The experience was exceptional.
I was impressed with the high level of professionalism.
Very professional interviews that provided me an environment in which I could be myself.
It made me want to work there even more.
Let’s hope that’s what your candidates are saying about your organization. Let’s hope that’s what they’re saying about your recruiting processes. But they may be saying stuff like this:
The worst and most unprofessional experience I’ve had.
You’ve yet to follow up with me.
The interviewer had absolutely no idea of what the position called for.
The reality is that candidates are probably saying things that cover both ends of the spectrum about your organization. What’s important is whether the first set of statements is more prevalent, or the second set is – and what you are doing about it.
There’s a lot of focus in our industry on finding and engaging passive candidates, developing a strong employment brand, using social media, and building talent communities, but a poor candidate experience can derail and minimize the impact of each of those efforts. My company did something about the problem.
We’re going to be talking more about this at the Spring Expo (March 28-30 in San Diego), but first things first. I think we’ve all heard of the so called “career site black hole,” and I have talked to many a candidate who has a story about moving through a company’s interview process, moving all the way to a final stage, only to never hear from the company again one step short of the finish line. Less anecdotally, CareerXroads publishes a survey every year about how a “mystery candidate” is treated by the top 100 Companies to work for as listed by Fortune. The results are eye opening. It reports that 79% of candidates who apply to a position expect that there will be some sort of feedback, but only 19% of the top 100 companies to work for let the mystery candidate know they were not going to get the job. The apply-process itself has become a barrier between job seekers and organizations, with only 48% of the organizations in the study having a process that takes less than five minutes to complete.
Anyhow, we came out of a two-day recruiting meeting last spring with a long list of to-dos, and at the top of the list was to improve the candidate experience. The key for us was developing a “Candidate Commitment,” and then develop processes to support the commitment. Our commitment is quite simple actually, and focuses on four main areas that are part of the candidate experience: Education, Application, Screening, and Interviewing.
Education: we have used social media channels, Facebook, Twitter, LinkedIn, YouTube and Tumblr (blogging tool) to provide candidates with a closer look into our organization. We make a point not to use these channels as another way to just promote our job postings, but rather to provide content that a candidate may not find on our corporate career site, such as recruiting team activities, corporate events, relevant business news, candidate tips, and so forth. We’ve used video to provide a more in-depth look at some of the functional areas we do a lot of hiring for, as well as to provide a look at the lighter side of our culture.
Application: we worked with our ATS partner to reconfigure our “apply now” process. Now, we only require three fields to complete our process — first name, last name, email address — the minimum it takes to create a profile. Amazingly, almost every candidate includes a resume as well, but you get the point: we went back to the bare basics, and the result is a process that takes less than two minutes to complete for a first-time candidate, less for returning candidates.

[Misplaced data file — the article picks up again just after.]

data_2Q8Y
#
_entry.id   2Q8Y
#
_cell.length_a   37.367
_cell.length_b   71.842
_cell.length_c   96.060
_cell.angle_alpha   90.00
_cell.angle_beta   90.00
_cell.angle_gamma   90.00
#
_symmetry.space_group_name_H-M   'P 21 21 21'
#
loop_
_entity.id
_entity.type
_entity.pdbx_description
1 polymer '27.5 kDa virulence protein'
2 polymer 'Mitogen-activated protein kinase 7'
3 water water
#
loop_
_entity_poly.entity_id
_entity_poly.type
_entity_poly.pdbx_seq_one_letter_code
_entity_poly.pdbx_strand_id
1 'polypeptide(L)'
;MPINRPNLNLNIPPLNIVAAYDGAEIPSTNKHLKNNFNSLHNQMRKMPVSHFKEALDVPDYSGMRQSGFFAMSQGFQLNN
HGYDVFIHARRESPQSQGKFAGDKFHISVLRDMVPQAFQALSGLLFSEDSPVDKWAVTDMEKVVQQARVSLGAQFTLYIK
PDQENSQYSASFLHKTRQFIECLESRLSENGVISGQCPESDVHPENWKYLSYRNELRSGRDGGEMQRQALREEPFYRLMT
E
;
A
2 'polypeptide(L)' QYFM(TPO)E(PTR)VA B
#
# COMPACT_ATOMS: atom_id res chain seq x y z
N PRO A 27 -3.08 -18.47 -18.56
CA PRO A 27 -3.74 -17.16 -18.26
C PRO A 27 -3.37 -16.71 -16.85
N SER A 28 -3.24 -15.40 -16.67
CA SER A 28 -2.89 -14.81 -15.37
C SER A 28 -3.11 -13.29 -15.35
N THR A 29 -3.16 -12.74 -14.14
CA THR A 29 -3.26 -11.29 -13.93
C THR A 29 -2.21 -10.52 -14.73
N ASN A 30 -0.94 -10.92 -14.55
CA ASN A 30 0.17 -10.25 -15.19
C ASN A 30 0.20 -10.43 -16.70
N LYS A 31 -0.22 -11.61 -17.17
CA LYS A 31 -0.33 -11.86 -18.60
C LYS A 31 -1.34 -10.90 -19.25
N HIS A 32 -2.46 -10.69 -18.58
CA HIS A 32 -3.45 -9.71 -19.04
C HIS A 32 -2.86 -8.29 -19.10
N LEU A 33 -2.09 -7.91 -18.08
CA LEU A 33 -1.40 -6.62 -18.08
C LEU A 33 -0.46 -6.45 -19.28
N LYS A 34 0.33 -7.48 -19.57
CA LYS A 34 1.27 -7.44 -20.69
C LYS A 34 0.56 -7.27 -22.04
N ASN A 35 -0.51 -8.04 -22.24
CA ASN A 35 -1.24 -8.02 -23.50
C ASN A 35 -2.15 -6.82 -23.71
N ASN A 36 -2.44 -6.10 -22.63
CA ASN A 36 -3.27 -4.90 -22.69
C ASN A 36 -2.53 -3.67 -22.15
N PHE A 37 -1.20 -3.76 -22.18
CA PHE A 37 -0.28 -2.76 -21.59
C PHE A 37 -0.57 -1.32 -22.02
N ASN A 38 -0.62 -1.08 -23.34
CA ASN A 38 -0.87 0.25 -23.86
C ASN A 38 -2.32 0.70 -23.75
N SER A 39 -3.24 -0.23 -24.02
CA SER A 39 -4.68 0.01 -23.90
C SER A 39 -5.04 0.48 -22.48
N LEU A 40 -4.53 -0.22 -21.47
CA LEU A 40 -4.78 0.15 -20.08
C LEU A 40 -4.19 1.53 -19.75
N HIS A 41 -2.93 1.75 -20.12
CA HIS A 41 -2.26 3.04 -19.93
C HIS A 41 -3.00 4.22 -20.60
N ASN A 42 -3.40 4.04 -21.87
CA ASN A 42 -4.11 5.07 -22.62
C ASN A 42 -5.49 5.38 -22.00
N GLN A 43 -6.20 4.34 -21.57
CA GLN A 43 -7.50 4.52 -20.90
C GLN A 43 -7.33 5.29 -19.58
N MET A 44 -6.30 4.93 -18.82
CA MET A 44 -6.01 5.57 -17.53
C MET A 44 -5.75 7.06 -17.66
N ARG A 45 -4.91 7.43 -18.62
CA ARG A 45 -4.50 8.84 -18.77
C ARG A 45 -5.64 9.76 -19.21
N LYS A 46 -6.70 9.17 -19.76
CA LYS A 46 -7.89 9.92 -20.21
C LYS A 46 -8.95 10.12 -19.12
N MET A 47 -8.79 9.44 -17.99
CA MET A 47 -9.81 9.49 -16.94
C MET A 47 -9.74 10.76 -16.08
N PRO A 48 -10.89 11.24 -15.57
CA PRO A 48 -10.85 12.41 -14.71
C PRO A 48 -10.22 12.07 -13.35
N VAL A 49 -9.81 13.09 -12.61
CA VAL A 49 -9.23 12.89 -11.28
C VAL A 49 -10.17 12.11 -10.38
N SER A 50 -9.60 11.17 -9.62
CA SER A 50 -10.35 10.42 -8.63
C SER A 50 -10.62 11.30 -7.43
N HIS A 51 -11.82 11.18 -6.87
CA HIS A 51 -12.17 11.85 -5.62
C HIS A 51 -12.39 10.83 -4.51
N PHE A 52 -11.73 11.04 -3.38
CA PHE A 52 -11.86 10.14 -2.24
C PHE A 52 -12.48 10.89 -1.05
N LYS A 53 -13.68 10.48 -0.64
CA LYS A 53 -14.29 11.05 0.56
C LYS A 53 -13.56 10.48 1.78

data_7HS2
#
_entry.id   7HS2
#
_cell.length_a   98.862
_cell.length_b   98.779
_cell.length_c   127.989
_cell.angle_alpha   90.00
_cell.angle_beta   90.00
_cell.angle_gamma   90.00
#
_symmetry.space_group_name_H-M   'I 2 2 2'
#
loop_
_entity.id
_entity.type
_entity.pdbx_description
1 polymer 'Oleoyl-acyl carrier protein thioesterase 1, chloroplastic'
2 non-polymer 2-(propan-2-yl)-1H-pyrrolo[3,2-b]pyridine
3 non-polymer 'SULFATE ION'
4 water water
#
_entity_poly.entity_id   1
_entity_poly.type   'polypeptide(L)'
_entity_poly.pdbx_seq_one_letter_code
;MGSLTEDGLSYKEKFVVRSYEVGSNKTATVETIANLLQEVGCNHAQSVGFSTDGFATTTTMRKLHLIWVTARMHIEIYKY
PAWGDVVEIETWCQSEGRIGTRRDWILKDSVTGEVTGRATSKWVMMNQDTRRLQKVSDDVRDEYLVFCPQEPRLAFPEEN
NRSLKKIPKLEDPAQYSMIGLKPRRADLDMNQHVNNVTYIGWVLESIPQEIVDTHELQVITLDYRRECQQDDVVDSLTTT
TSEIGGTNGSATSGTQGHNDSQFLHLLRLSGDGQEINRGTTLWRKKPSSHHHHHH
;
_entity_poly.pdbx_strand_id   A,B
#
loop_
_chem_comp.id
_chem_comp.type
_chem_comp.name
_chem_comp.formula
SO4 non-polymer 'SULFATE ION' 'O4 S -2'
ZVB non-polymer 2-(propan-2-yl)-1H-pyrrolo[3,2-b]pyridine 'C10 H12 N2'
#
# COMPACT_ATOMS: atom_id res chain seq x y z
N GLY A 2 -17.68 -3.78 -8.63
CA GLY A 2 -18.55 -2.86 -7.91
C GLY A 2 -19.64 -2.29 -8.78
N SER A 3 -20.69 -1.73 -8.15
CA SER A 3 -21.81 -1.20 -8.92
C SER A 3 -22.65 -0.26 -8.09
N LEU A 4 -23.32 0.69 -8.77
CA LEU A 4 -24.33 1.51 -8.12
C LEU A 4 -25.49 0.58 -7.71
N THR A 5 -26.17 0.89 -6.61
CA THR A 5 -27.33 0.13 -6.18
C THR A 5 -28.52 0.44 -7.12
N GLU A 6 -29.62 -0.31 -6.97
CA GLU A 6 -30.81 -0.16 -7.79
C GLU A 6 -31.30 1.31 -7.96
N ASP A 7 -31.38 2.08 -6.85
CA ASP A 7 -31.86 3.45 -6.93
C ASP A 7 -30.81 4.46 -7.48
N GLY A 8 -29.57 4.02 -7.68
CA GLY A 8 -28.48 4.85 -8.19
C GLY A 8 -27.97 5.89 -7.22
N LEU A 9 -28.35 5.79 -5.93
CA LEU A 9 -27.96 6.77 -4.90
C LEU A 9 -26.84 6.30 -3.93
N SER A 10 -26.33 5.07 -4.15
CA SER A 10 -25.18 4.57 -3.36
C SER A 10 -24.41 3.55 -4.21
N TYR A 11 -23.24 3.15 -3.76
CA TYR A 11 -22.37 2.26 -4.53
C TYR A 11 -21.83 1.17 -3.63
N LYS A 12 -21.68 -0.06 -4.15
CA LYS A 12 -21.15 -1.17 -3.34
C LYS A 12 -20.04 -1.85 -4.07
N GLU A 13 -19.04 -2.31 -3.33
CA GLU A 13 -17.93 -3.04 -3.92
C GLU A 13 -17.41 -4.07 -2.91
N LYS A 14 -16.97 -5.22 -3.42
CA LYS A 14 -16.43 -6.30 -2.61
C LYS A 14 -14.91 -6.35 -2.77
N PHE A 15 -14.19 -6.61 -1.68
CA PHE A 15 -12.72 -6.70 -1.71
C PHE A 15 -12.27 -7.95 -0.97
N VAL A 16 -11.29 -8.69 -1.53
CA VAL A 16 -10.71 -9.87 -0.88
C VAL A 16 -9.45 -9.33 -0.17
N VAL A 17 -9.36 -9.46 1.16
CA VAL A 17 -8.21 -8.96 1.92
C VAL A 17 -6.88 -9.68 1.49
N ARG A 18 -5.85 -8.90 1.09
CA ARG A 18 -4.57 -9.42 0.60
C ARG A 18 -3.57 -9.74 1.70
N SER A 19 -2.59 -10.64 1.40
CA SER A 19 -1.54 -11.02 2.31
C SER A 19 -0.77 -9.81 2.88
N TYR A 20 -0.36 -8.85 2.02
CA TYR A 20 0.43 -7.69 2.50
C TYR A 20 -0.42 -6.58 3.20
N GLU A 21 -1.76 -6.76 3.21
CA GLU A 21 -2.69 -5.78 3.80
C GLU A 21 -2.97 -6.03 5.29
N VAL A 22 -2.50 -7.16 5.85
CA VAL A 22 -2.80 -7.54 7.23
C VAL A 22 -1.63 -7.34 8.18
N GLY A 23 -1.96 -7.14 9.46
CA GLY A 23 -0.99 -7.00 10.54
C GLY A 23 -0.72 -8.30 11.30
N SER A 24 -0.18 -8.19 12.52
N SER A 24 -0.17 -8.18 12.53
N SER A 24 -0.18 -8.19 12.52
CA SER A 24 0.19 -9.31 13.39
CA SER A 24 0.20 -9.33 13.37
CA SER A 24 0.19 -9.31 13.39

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In addition to improving the candidate experience, it also improved the ROI for our job board investments. I know it is not a very hip thing to admit these days, but the boards are actually still quite useful for us and an important part of our overall recruitment strategy, resulting in about 19% of our hires. Have you compared the data you get from your job board partners regarding traffic sent to your site with what actually lands in your ATS lately? I was shocked by the drop-off rates, and when I talked to two major boards recently about things, they informed me that our numbers were actually pretty good. Both stated that anywhere from a 50%-80% drop-off rate was typical! No wonder the job boards are talked about so negatively. Our industry may only be realizing 20%-50% of their potential because of the hurdles we create to completing our process.
Screening: we committed to following up with all of our candidates in a timely manner. For us that is 1-20 days. This may be a phone conversation or a “thanks but no thanks” email template, but we do not want anyone to experience the black hole. You may be able to commit to something quicker than 20 days, or longer than 20 days, but the point is to set an expectation and then meet it. It is fairly easy to develop strong communication templates. Every commercial ATS out there has functionality that allows you to send mass messages to your candidates that feel at least semi-personalized.
Interviewing: we work closely with our hiring managers to ensure there is a solid interview plan in place, and that the interview will be conducted in a balanced manner, allowing the candidate to interview us in addition to the information we seek from them.
Three weeks ago I had the privilege to accept one of the first annual “Candidate Experience Awards” on behalf of the Sage NA Recruiting Team. In talking with many of the other winning participants, clearly everyone recognized that we all have a long way to go. I am hopeful that the industry as a whole embraces the challenge to improve, and I am particularly excited to compete for the award again next year.